Stock On Watch: AT&T (T)

On 10/12/17, AT&T stock saw almost its largest drop in price in 9 years. Dropping by over 5.5% in one trade day. This seems quite exaggerated, but the reasoning is justified. The massive hurricanes that have hit the US lately have utterly destroyed most of AT&T infrastructure in the affected areas. Because of this, they will have to spend big cash to get everything up and running again. On top of that, they will be waiving fees that would be typically passed onto the consumer to help rebuilding efforts.

So, there are some rough waters coming in the next quarter for T, but I am a long-term holder and will try to find some capital to buy more T while it’s still in the over-sold territory. Buying at ~$35-36/share locks in a juicy 5% yield. Well above the market average.

The P/E ratio for AT&T (T) is now at 16.91, meaning it’s still cheap compared to the overall market.

A basic, yet typical, way to measure how expensive a stock is, is by it’s P/E ratio. (Price/Earnings) You can compare most stocks to the current P/E ratio of the entire S&P for instance, which is currently around 24.6. So theoretically if a stock’s P/E is below 24.6, it could be considered cheap. 

 

The current payout ratio for it’s dividend is at 41%, meaning it still has room to grow the dividend in the future without affecting much on their bottom line. 

Current Dividend Yield: 5.13%    Payout Ratio: 83%

*I currently own 25 shares of T

Stock on Watch: DIS (Disney)

If you’ve been following the news lately, you’ve probably already heard the news that Disney has planned to exit its agreement with NFLX (Netflix) by the end of 2019, saying they will be starting their own streaming service by 2020.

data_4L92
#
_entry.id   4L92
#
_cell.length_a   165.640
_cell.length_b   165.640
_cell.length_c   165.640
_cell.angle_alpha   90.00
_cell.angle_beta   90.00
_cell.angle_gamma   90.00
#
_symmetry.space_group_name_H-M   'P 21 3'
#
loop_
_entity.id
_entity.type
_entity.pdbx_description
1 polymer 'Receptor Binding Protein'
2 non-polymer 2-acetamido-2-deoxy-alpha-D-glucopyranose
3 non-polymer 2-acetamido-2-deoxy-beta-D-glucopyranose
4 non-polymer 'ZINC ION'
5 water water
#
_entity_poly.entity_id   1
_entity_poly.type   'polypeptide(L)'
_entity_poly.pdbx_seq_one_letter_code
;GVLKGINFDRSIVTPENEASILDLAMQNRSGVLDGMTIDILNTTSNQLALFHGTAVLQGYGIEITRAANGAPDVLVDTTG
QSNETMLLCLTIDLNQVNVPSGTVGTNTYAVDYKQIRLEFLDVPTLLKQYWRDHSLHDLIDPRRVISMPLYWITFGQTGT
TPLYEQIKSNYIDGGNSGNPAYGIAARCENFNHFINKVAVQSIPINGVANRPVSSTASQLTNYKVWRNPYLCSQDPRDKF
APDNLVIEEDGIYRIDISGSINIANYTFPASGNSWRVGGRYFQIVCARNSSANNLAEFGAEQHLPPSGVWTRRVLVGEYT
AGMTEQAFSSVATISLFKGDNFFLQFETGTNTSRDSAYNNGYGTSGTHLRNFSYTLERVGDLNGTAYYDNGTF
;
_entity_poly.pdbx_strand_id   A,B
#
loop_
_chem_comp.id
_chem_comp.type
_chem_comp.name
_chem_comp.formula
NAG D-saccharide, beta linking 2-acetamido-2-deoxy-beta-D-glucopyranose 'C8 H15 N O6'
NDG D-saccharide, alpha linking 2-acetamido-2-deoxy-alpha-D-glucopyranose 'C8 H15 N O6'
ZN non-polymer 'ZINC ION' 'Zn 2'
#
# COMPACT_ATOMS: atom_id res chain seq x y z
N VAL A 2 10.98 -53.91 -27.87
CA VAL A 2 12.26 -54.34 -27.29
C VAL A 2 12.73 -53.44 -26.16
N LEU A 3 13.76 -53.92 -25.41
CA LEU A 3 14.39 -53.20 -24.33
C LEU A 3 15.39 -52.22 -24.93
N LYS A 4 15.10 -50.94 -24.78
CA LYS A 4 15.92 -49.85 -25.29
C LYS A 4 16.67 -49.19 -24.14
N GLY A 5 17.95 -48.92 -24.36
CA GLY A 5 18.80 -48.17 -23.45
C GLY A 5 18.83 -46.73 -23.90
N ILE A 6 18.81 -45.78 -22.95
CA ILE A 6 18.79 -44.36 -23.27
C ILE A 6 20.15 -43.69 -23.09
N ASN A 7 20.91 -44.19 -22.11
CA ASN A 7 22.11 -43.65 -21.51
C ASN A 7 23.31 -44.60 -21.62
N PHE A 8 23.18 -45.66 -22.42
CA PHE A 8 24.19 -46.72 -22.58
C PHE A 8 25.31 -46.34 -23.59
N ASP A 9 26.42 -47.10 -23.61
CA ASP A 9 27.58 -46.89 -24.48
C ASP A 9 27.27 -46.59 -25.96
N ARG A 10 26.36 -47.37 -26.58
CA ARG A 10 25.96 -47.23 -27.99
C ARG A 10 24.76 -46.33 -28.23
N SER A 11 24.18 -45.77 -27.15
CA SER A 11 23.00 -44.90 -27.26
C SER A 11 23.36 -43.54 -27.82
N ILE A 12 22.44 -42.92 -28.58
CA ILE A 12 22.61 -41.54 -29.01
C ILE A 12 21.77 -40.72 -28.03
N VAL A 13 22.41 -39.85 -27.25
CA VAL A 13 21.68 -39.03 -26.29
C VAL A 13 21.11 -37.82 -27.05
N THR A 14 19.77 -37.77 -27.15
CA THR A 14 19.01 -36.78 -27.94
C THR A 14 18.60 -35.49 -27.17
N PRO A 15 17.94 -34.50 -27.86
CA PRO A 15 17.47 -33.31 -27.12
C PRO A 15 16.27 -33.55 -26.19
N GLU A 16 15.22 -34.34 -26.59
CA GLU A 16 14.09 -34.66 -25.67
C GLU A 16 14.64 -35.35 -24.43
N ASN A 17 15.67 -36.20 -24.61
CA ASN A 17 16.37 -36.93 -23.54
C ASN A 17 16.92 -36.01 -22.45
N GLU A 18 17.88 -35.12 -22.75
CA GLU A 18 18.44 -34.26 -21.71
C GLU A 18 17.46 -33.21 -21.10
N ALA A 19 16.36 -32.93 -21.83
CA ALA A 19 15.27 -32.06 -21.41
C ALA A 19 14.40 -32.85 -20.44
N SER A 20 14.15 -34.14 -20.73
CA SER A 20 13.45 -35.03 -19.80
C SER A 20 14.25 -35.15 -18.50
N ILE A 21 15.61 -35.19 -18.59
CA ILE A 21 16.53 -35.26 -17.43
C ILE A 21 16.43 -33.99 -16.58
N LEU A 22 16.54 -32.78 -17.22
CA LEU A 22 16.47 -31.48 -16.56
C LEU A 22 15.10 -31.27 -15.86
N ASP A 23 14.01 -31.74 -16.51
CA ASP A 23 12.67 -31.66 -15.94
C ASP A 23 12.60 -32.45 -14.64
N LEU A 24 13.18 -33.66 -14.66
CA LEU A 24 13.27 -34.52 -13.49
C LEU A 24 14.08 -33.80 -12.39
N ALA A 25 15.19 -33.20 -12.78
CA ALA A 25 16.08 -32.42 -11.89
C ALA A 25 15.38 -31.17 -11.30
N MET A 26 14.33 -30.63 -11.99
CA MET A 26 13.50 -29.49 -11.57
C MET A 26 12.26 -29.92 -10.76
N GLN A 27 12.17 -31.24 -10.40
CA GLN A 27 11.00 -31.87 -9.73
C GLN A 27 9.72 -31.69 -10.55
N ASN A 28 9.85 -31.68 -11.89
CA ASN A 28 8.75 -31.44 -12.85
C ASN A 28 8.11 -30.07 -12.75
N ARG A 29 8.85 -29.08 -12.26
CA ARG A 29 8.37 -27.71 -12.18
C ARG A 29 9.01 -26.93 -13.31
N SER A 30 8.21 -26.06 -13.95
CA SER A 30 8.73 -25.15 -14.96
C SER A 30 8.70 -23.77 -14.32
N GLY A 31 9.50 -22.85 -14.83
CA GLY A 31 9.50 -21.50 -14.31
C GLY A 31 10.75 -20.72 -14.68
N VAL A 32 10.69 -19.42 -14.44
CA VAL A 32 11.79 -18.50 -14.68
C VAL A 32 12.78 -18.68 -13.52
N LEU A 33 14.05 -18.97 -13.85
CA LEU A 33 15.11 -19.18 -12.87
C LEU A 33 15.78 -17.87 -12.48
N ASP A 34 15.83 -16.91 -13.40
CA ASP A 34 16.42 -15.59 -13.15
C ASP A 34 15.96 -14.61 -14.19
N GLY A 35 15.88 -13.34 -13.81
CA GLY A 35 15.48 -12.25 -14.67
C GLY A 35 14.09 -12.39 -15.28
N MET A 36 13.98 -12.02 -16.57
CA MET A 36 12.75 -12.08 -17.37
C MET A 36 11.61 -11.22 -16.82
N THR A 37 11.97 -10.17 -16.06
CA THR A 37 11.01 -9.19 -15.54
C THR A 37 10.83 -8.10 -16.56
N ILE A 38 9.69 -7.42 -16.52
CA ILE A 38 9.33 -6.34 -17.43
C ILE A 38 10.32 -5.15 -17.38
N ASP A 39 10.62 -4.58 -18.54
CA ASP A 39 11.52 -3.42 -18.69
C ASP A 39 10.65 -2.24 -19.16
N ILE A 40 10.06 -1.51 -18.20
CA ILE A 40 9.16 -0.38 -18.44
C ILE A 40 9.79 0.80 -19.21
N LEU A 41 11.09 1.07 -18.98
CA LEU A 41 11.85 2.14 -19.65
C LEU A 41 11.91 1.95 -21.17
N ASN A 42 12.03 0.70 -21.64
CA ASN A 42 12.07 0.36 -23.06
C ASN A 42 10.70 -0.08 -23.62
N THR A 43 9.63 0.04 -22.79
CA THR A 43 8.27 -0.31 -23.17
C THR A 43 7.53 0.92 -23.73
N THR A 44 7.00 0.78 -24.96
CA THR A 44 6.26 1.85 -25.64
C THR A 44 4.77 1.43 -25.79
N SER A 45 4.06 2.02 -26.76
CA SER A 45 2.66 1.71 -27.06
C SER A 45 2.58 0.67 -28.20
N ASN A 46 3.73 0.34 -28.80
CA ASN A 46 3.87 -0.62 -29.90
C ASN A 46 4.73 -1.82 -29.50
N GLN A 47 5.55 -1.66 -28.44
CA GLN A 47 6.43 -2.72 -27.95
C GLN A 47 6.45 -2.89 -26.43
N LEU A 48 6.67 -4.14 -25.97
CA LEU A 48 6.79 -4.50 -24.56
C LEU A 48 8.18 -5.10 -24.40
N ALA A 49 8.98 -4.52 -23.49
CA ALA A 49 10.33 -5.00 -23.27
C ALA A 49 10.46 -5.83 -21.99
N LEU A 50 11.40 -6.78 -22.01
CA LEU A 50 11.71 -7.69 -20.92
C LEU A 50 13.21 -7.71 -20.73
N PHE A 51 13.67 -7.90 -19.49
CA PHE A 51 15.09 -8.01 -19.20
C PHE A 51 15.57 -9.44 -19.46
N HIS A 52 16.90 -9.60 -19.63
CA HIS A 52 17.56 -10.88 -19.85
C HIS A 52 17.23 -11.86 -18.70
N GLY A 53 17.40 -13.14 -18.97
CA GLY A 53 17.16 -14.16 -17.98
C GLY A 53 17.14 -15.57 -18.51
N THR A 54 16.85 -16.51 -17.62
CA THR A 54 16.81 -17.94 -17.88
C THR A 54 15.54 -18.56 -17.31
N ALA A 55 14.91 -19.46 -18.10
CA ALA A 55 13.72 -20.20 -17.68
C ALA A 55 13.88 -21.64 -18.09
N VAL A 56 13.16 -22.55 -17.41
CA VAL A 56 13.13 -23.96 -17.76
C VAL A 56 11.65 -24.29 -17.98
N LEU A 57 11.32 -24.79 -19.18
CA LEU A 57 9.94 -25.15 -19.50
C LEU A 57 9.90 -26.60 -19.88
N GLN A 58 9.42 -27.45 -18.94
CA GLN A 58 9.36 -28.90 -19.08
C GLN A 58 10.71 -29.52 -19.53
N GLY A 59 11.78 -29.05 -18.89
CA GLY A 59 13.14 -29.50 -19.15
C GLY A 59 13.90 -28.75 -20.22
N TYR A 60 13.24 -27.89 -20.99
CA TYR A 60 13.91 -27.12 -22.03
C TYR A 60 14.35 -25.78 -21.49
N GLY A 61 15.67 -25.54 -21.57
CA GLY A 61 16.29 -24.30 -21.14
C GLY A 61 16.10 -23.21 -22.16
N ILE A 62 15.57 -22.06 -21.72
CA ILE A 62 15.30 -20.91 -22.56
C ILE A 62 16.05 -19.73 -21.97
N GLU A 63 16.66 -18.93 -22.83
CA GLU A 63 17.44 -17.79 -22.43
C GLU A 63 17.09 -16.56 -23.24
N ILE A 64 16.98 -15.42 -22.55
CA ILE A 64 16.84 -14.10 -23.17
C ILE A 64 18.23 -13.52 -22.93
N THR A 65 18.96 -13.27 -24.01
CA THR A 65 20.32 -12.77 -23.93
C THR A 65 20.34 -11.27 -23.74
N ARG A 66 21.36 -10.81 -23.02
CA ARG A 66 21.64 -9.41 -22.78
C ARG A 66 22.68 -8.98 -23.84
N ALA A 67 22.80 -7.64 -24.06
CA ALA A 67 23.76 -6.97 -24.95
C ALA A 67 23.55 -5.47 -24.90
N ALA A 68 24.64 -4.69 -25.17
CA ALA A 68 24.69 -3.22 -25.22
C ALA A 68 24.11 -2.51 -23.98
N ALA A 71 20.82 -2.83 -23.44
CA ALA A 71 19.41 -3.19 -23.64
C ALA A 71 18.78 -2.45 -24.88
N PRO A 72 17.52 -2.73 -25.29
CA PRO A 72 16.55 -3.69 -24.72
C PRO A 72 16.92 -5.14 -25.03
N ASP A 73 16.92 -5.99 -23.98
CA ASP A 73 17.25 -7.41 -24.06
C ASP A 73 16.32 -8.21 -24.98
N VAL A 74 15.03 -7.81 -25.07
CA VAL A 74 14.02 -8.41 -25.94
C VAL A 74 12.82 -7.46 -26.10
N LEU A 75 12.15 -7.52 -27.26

THIS IS HUGE NEWS. 

Recent Earnings: Following the earnings report yesterday, Disney showed that is growth was generally flat to slightly down from the same quarter last year. Revenue from Parks came in 12% higher, but it’s studio segment, its third largest source of revenue, dropped 16% off-setting gains from their Parks. But, with the recent decision to pull its content from Netflix, this should become a huge opportunity for Disney to scoop up even more market share.

The possibilities for Disney moving forward are looking as good as ever though as they move to secure even more exclusive rights for their content. Imagine receiving a 10% discount to all parks if you’re a subscriber to their streaming service, or earning a free year of streaming after taking a Disney Cruise. There are many ways that Disney can pull even more subscribers/visitors into their all encompassing universe.

Couple all of this with the fact that Disney just dropped nearly 5% after its recent earnings quarter and it’s in a very desirable price to start a new position. The stock may suffer more over the short term, but as always with Disney, it will recover and should grow its earnings substantially more as it continues to expand its parks and gets its first taste in the content streaming business.